Range: 525 miles (845 km)
Rate of climb: 1190 ft/min (6.04 m/s)
Armament
2 x 0.312 in (7.92 mm) M1919 Browning forward firing machine guns.
1 x 550lb (250kg) bomb

The fighter scout is the FS3U

General characteristics
Crew: Two: Pilot, Torpedo Officer, Navigator, Radioman/Gunner
Length: 11.25 m (37 ft 1 in)
Wingspan: 50 ft 0 in (15.24 m)
Height: 4.60 m (15 ft 1 in)
Wing area: (41.8 m²) 450 ft²
Empty weight: 2,994 kg (6,600 lb)
Loaded weight: 13,200 kg (11.220 lb)
Max. takeoff weight: 13,200 (29,101 lb)
Powerplant: two × Pratt & Whitney R-1830-64 Twin Wasp radial engine, 900 hp (672 kW) each
Performance
Maximum speed: 435 k/h (230 knots, 270 mph) at 16,000 ft (4,800 m)
Cruise speed: 206 km/h (111 knots, 128 mph)
Range: 1700 km (918 nmi, 1054 mi) with 1 x 1000 kg (2,202 lb) bomb, 1,152 km (623 nmi, 716 mi) with Mk XI electric torpedo
Service ceiling: 9,400 m (30,840 ft)
Rate of climb: 12.95 m/s (2550 ft/min)
Armament
Guns:
4 forward-firing 1.5 cm (O.6 in) machine guns or 2-4 x 2.0 cm (0.79 in) auto-cannon
Bombs:
1 × Mark XI electric torpedo or
1 × 1,000 kg (2202 lb) bomb or
2 × 250 kg (550 lb) bombs or
12 × 50 kg (110 lb) bombs

WWI saw the "neutral" USN plagued by British seaplanes and German dirigibles. Either the Germans were chasing US coast guard cutters up near Norway or British seaplanes buzzed (and bombed "by accident") US subs in the Atlantic. Either way, the USN wanted a way to shoot back, so they spent the money to develop something that could deal with both low angle and high angle threats. This was the short barreled semi-automatic DP 15 cm gun, usually mounted in a twin barrel gun house so that the mount can pump out the required 20 rounds per minute to a slant range of 15,000 meters and AAA service ceiling of about 10,000 meters. .

The Hotchkiss 2 cm cannon with a 120 rounds a minute cyclic and a slant range of of 7000 meters and a AAA service ceiling of 3000 meters was inadequate. The 4 barrel Remington 3 cm pompom and the Winchester Gatling, each had a 480 round/minute cyclic, a slant range of 8,000 meters and an AAA service ceiling of 6,000 meters. The AU Bofors will be 1000 meters superior when it appears later, but bird in the hand, you know? Against the air threat of the day, it is overkill.


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WWII44
Post subject: Re: Mister Hoover's NavyPosted: July 2nd, 2017, 3:59 pm
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Joined: August 6th, 2011, 4:10 pm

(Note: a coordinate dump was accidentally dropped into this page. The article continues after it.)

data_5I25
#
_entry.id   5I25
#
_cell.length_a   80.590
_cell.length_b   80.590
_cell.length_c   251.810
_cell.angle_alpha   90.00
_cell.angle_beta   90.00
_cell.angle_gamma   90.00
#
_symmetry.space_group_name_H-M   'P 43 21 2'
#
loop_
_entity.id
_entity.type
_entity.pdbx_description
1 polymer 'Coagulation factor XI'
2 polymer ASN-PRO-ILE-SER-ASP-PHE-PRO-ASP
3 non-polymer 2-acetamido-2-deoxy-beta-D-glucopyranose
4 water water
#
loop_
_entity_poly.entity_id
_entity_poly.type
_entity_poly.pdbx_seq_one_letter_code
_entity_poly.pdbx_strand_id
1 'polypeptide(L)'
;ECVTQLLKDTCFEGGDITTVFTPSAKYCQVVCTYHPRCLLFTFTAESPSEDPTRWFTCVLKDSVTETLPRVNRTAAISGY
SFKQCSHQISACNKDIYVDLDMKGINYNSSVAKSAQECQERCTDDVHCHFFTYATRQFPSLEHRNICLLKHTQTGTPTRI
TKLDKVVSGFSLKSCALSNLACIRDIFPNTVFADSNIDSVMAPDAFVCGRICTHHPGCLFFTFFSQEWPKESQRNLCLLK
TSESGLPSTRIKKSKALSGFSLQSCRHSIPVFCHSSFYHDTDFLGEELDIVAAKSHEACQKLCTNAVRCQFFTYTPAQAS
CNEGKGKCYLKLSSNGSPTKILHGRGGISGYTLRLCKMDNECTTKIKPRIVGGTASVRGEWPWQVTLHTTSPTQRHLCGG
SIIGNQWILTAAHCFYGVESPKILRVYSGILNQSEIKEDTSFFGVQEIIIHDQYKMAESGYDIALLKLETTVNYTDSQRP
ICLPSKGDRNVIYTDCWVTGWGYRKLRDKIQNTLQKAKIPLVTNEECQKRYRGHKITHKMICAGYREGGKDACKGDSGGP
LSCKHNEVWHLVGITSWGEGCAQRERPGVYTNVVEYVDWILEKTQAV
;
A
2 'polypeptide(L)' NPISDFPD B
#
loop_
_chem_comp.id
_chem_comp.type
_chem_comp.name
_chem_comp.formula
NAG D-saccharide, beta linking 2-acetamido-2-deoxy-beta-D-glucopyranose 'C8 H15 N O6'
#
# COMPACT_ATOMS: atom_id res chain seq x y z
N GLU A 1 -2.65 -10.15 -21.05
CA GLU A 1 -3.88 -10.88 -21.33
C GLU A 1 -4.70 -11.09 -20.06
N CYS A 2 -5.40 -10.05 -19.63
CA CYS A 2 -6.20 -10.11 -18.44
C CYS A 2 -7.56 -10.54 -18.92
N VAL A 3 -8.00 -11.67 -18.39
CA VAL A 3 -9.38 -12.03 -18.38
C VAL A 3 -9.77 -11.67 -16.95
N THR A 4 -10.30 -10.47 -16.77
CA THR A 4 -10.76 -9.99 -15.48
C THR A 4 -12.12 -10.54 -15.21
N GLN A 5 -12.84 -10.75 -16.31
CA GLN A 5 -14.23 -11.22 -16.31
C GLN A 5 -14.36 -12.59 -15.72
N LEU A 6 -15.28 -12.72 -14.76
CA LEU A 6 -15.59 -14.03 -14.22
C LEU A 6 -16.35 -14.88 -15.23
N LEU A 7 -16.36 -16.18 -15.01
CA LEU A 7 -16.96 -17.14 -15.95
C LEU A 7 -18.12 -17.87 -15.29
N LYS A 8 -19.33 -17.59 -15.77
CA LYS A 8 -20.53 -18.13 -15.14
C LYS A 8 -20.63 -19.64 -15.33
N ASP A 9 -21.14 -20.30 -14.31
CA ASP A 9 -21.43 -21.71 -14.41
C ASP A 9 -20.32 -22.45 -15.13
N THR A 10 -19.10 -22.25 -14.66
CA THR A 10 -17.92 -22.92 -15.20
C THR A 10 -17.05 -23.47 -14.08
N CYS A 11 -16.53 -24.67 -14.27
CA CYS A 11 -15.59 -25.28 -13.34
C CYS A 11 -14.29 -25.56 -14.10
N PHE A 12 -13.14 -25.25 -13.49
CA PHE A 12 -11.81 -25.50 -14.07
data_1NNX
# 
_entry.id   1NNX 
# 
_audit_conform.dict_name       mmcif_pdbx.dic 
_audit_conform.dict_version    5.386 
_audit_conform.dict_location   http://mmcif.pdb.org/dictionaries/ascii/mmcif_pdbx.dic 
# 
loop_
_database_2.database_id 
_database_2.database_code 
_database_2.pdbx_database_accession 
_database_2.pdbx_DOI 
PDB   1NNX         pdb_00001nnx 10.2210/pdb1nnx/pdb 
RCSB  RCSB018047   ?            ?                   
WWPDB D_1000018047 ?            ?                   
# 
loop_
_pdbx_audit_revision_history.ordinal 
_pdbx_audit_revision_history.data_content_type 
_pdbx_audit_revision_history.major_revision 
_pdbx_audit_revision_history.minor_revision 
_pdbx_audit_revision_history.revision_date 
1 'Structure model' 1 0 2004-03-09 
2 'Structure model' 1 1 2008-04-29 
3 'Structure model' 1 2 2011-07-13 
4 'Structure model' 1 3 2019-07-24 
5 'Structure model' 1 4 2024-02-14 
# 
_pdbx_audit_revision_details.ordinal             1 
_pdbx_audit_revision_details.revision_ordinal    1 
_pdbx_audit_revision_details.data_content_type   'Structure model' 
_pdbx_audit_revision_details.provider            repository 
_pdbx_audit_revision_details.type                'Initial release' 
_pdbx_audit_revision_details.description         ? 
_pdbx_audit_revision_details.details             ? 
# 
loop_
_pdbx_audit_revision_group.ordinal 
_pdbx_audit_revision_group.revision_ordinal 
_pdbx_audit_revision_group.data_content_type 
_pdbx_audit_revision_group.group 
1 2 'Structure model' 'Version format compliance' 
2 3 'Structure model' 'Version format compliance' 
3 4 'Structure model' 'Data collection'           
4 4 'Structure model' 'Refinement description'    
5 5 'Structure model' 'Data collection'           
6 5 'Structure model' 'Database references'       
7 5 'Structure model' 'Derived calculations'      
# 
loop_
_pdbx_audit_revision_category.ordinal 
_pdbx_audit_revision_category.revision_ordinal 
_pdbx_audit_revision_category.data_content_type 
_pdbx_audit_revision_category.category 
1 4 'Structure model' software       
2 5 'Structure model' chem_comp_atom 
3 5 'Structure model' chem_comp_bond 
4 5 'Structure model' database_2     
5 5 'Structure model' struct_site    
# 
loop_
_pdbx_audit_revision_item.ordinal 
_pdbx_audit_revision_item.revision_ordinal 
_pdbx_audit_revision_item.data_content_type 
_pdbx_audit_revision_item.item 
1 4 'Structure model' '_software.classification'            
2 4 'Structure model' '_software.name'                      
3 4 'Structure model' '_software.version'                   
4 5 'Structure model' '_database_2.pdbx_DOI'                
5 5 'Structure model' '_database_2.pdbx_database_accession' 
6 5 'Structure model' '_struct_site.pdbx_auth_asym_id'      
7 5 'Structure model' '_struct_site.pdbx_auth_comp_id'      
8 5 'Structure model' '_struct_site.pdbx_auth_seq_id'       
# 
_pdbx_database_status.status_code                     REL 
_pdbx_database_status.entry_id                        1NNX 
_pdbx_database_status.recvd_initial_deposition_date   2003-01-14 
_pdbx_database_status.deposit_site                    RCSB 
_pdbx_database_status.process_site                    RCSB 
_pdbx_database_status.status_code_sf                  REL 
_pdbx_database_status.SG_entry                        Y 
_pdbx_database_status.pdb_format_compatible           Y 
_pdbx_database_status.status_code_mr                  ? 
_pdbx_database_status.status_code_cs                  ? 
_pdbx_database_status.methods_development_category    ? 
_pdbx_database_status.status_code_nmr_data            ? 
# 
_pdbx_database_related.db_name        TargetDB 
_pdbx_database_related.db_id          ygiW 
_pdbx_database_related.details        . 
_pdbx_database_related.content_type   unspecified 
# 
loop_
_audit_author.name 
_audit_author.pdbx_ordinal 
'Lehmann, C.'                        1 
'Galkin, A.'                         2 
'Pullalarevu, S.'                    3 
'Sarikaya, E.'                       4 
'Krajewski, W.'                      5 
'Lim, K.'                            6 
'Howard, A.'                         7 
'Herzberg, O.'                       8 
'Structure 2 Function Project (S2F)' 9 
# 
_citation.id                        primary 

nice looking carrier


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Tobius
Post subject: Re: Mister Hoover's NavyPosted: July 2nd, 2017, 7:12 pm
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[ img ]

Perch class submarine

General characteristics
Type: Diesel-electric submarine
Displacement:Surfaced: 2,300–2,350 tons
Submerged: 3,000-3,950 tons full load
Length: 236ft 6 in (72 m)
Beam: 32 ft 10 in (10.0 m)
Draft: 23 ft 10 in (7.0 m)

Propulsion:
1 × diesel engine driving 1 x electrical generator (Fairbanks-Morse or General Motors);
3 × 126-cell Sargo batteries driving 1 × low-speed electric motor (Elliott Company or General Electric) on one shaft
5,400 shp (4,000 kW) surfaced or snorting on diesels
2,740 shp (2,040 kW) submerged on the battery
Speed:
20.25 knots (38 km/h) surfaced,
17.5 knots (32 km/h) submerged (2 hours)
Range:11,000 nautical miles (20,000 km) surfaced @ 10 knots (19 km/h)
Endurance: 48 hours @ 4 knots (7.5 km/h) submerged, 75 days on patrol
Test depth: 400 ft (120 m): Max. safe 800 ft (240 m)
Complement: 8 officers, 50-60 enlisted men
Armament:
4 × 21.65 in (55 cm) torpedo tubes forward, 24 torpedoes or 48 mines
1 × 15 cm (5.9 im) / 25 caliber disappearing deck gun. (50 rounds)
Various Hotchkiss machine guns fitted on pintle mounts for AAA defense.


Last edited by Tobius on July 2nd, 2017, 7:52 pm, edited 1 time in total.

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acelanceloet
Post subject: Re: Mister Hoover's NavyPosted: July 2nd, 2017, 7:49 pm
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Tobius, your drawings could really improve if you differentiate between panel lines and actual shapes with different colours. The shipbucket style even uses different tones (black-grey) for the different angles. In addition tot that, some shading that shows the shape of the ships would help a lot.

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RegiaMarina1939
Post subject: Re: Mister Hoover's NavyPosted: July 4th, 2017, 2:53 am
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Location: Wilmington, North Carolina
I second ace's comments on shading. Proper shading can really transform the way a ship looks when drawn, and will make your design much better looking. Good luck!

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RegiaMarina1939

Current Worklist:
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Tobius
Post subject: Re: Mister Hoover's NavyPosted: July 4th, 2017, 3:21 am
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Works in progress. The shading depends on what evolves next. It is kind of synergistic as you might have discovered from Mr. McKinley's Navy. The art kind of follows the pseudo history.


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Tobius
Post subject: Re: Mister Hoover's NavyPosted: July 4th, 2017, 3:26 pm
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[ img ]

A bit of fluff about these "frigates" in the nonce.


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acelanceloet
Post subject: Re: Mister Hoover's NavyPosted: July 4th, 2017, 3:36 pm
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Tobius, first of all, a few remarks
- as far as I know, nor the USN, nor any other western nation, used the frigate designation in 1927
- Nothing about this ship matches the shape, weapons or even role of any ship called frigate
- The weapons look extremely small
- the mast looks extremely large
- the crane looks too modern
- the anchor looks too ancient
- I doubt there is much sense in a 4 propeller ship of this size
- the crane looks oversized
- the funnels look oversized

In short, I would recommend, before posting the textual description, maybe look at the design again, and make certain this is what you wanted to post? Right now it looks like a beginner level ship, somebody who knows nothing about how shipbucket style, ships or their history work. Nothing wrong with that level of skill and knowledge if you are new here, but you have drawn plenty of ships now, so I've come to expect something a bit better by now :P